The two survivors have secrets linked both to their assaults and to their difficult childhoods. Chris, the lawyer, is also hiding things. There are plenty of revelations throughout and I didn’t see any of them coming, least of all the big one.
Canterbury Tales meets Slaughterhouse Five with a dash of Shakespeare and a large helping of global pandemic.
Originally published in 2014 but enjoying a revival in recent years for obvious reasons, the novel interweaves stories of survivors of a world-ending flu virus. We meet members of a travelling theatre company who traverse small communities that were once the thriving cities of Canada and the USA. We follow their stories in the first twenty years after year zero and also flashback with them and others to the final days of civilisation. One of the characters, Kirsten, keeps the hand-drawn pages of Station Eleven, a science fiction comic she was given as a child at the end of the world. Every day these post-apocalyptical characters face danger and philosophy in equal measure.
Like many before me, I enjoyed this one.
I was lucky enough to read several new titles this month. With thanks to the authors, publishers and NetGalley for the opportunity to read early copies of these books in exchange for independent reviews. I am pleased to include the following in my book reviews for June 2023:
Another solid David Raker story that typically moves from intriguing to audacious. This time David is looking for one missing person, but he ends up finding answers about at least four. The writing is smooth and easy to read, the lead characters are engaging and there are nice tie-ins with previous stories.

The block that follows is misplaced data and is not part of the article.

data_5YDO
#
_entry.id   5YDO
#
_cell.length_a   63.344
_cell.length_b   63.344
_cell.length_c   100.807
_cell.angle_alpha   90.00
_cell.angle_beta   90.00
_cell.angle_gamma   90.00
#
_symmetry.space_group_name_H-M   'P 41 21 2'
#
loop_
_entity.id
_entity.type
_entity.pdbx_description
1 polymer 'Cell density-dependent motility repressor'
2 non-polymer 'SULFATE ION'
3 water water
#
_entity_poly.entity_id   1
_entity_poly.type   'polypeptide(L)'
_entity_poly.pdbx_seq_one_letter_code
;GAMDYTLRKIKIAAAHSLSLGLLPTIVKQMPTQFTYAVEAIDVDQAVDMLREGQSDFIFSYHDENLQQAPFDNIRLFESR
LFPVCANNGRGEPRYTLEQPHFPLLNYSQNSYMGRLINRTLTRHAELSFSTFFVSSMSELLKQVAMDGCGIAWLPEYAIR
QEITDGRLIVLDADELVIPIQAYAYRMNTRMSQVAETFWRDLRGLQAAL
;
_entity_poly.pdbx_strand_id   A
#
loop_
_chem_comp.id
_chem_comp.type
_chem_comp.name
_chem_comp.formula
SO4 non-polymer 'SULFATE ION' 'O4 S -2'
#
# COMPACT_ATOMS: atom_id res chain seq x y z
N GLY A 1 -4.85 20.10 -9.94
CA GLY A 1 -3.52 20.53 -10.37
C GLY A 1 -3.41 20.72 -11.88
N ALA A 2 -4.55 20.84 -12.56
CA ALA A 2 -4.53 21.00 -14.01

A good addition to the series.
A fast-paced missing person mystery with a mean and moody police detective and a reluctant amateur sleuth who sees dead people and flashes of the future. (But don’t call her psychic; she hates the term.) Ideal for thriller readers who like lots of real-life references and nods to conspiracy theories.
The Villa is the title of a new reality sensation that blends Love Island with Big Brother and takes them to the extreme. This thriller depicts a sinister, sordid and highly manipulative version of the popular TV genre. A must for thriller readers who are fans of Love Island etc.
Ideal for fans of a slow-burning comeuppance story. Former friends are summoned to a Mallorcan villa to face the secret of what they did there in 1989. All are unlikeable but one more so than the others. It will do well.
An unusual take on the captivity novel. Not only do we have the viewpoint of the woman held captive for 5 years, but we also hear from the captor’s oblivious daughter and new girlfriend. The captor is a likeable, good-looking pillar of the community. No one suspects a thing. The writing is very literary with intense ‘thisness’ of detail. The captive addresses herself as ‘you’, suggesting some level of dissociation to cope with her ordeal.
It was nice to read a standalone by the author of the well-established DI Meg Dalton series. There’s plenty here for fans of suspense with surprises. I didn’t see the twists coming.
A breezy, wise-cracking teen horror about a group of scare actors who get more than they bargained for at their horror attraction. Ideal for fans of ‘light’ slasher fiction.
So those are my book reviews for June 2023. I’ve already read several new titles that will be out in July and I look forward to sharing my reviews at the end of the month.